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Rickenbacker truss rod size??

Discussion in 'Hardware, Setup & Repair [BG]' started by LukeMan970, Dec 24, 2011.


  1. LukeMan970

    LukeMan970

    Jun 22, 2005
    Seattle, WA
    Hey everyone, I'm trying to do my first set up on my Ric 4003 but I've been trying to find the right tool to adjust the truss rods. I can't get a crescent wrench in between the two truss rods and a socket doesn't look like it would fit either. What have you fellow Ric players used to do truss rod adjustments?
     
  2. Ric5

    Ric5 Supporting Member Commercial User

    Jan 29, 2008
    Colorado
    I grow organic carrots and they are not for sale
    use a 1/4" socket.
     
  3. walterw

    walterw Supportive Fender Gold Supporting Member Commercial User

    Feb 20, 2009
    alpha-music.com
    yep, 1/4". a little open-end crescent wrench with the sides ground down works for me.

    also, standard procedure with rics is to loosen the strings and/or push the neck into a backbow before tightening the rods; they're strong enough to hold the neck where you want it, but maybe not strong enough to get it there unassisted.
     
  4. LukeMan970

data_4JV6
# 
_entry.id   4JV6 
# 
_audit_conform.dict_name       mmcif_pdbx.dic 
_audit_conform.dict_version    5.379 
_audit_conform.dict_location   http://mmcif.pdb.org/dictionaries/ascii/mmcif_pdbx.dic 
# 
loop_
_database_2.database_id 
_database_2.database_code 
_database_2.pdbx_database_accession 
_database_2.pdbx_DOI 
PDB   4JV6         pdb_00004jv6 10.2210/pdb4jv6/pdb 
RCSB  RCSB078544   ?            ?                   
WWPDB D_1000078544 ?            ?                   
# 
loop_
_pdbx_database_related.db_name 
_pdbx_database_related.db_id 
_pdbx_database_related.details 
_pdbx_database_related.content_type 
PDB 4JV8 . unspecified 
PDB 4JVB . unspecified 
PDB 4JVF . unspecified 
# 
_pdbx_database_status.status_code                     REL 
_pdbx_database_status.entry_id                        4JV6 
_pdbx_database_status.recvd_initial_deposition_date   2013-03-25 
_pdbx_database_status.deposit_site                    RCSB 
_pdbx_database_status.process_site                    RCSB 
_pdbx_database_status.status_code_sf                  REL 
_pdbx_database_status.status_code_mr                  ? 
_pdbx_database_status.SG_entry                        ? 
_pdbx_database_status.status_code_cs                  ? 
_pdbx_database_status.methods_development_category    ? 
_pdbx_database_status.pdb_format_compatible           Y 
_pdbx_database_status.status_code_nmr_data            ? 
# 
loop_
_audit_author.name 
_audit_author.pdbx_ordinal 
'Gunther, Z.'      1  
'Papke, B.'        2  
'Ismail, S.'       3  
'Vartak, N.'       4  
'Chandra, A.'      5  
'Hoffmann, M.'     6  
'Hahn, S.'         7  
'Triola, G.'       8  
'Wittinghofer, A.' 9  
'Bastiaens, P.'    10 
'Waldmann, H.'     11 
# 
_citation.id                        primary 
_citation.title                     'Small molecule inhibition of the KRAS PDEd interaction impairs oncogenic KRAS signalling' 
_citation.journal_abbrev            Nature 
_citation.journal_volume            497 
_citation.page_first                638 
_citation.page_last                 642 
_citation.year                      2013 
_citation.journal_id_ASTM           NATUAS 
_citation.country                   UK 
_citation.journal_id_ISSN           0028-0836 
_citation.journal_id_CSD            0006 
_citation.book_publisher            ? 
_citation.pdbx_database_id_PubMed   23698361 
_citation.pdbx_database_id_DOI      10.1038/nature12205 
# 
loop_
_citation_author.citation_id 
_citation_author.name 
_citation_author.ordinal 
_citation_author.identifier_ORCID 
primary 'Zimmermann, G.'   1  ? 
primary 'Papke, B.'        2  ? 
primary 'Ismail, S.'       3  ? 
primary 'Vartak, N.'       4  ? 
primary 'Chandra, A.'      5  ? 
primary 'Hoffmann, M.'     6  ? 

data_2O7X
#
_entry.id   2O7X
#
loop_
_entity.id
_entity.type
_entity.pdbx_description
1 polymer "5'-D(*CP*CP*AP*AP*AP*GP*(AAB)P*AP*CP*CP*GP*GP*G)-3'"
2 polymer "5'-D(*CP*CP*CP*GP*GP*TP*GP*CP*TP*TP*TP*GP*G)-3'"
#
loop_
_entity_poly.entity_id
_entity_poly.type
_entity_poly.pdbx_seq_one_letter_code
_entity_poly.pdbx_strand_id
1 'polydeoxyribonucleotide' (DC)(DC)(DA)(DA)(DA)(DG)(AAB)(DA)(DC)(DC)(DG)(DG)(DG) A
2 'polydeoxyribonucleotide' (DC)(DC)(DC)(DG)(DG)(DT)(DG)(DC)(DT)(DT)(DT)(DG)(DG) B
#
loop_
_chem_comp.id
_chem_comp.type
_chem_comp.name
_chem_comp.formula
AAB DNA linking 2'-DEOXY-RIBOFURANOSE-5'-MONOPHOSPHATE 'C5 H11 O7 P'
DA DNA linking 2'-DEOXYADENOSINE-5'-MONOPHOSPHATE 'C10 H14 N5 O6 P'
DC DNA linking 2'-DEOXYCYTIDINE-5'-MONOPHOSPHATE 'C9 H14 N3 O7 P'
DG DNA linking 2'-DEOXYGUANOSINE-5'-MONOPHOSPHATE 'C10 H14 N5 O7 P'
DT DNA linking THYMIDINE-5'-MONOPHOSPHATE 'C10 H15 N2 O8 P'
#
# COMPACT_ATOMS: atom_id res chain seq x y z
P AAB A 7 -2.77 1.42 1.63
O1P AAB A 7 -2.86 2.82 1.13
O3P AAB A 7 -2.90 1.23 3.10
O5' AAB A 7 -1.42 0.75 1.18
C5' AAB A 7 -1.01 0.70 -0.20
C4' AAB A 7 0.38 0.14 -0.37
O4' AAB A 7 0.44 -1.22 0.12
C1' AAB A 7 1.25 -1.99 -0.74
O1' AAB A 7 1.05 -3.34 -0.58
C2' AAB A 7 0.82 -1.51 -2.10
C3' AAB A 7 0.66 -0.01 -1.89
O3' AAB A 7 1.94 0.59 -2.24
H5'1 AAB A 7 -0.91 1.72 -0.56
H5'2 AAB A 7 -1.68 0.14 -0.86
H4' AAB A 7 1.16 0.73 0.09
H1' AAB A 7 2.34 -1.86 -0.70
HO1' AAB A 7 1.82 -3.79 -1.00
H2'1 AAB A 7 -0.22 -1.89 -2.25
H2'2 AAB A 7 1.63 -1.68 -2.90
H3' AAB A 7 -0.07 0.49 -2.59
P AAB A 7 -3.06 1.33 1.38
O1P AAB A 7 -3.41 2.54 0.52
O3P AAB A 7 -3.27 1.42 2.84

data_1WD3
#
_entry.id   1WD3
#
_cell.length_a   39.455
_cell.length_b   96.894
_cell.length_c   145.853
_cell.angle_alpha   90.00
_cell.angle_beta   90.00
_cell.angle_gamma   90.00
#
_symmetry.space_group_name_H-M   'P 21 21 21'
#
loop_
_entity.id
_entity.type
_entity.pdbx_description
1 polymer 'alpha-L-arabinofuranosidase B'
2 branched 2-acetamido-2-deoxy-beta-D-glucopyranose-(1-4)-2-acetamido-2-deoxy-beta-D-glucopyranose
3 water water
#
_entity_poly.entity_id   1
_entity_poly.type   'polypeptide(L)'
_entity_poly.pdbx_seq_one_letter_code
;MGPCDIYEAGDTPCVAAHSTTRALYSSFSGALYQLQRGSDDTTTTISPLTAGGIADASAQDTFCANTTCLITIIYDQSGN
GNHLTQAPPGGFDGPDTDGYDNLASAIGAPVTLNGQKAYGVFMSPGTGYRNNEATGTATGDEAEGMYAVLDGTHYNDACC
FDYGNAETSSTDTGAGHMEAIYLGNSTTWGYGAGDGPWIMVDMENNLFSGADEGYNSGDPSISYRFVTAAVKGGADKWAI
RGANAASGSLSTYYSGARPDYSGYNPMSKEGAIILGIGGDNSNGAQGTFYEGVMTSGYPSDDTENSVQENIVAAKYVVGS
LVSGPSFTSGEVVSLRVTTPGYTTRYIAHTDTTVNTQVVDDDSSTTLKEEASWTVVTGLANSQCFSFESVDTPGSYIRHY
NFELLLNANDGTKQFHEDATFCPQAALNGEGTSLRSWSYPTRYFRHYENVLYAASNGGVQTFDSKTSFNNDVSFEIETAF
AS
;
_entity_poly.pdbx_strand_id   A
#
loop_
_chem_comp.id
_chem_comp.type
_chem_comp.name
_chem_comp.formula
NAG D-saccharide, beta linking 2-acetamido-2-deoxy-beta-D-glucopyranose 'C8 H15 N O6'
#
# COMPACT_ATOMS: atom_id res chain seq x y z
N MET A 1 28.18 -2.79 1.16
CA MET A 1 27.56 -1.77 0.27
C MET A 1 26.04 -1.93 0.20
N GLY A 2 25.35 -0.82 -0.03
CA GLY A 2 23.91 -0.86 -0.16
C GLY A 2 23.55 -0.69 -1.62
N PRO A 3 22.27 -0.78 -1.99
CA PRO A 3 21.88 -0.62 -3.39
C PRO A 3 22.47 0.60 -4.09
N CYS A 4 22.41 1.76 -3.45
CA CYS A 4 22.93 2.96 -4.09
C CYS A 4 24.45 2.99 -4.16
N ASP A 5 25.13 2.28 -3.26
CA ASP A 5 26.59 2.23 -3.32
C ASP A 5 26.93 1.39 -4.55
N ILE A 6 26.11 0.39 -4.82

LukeMan970

    Jun 22, 2005
    Seattle, WA
    Thanks for the info you guys! But to walterw, I've been going based on Joeybassnotes.com and on the website they said to do a Ric adjustment with the strings at regular tension, any one have any thoughts on that? Also I have a lot of space between the higher register of frets and pretty low action on the lower frets, any tips on truss rod adjustment based on that? Sorry I'm a bit new to setting up my own instruments
     
  5. Ric5

    Ric5 Supporting Member Commercial User

    Jan 29, 2008
    Colorado
    I grow organic carrots and they are not for sale
    That applies to the old 4001 basses.

    The 4003 has modern rods.

    But that procedure can help some of the stubborn 4004 basses.
     
  6. Floyd Eye

    Floyd Eye Banned

    Feb 21, 2010
    St. Louis
    Use a thin walled 1/4" nutdriver. Ric sells them, but Sears has them cheaper.
     
    Leo Smith and iiipopes like this.
  7. JLS

    JLS

    Sep 12, 2008
    Emeryville, Ca
    I setup & repair guitars & basses
    Um, if you're even considering using a crescent wrench to adjust the trussrods, I would strongly suggest you have a professional do this for you.
     
  8. gidbass

    gidbass Supporting Member

    Aug 5, 2009
  9. LukeMan970

    LukeMan970

    Jun 22, 2005
    Seattle, WA
    I've done set ups before on my Ibanez but this is a first go on my Ric. The Ibanez uses an allen wrench to adjust so I had the tools for that but I was just looking around the house for some tools and this was all that was available. Obviously it didn't work for the Ric:bag: I figure I'd like to work on all my own instruments and everyone has to start somewhere right?
     
  10. Ric5

    Ric5 Supporting Member Commercial User

    Jan 29, 2008
    Colorado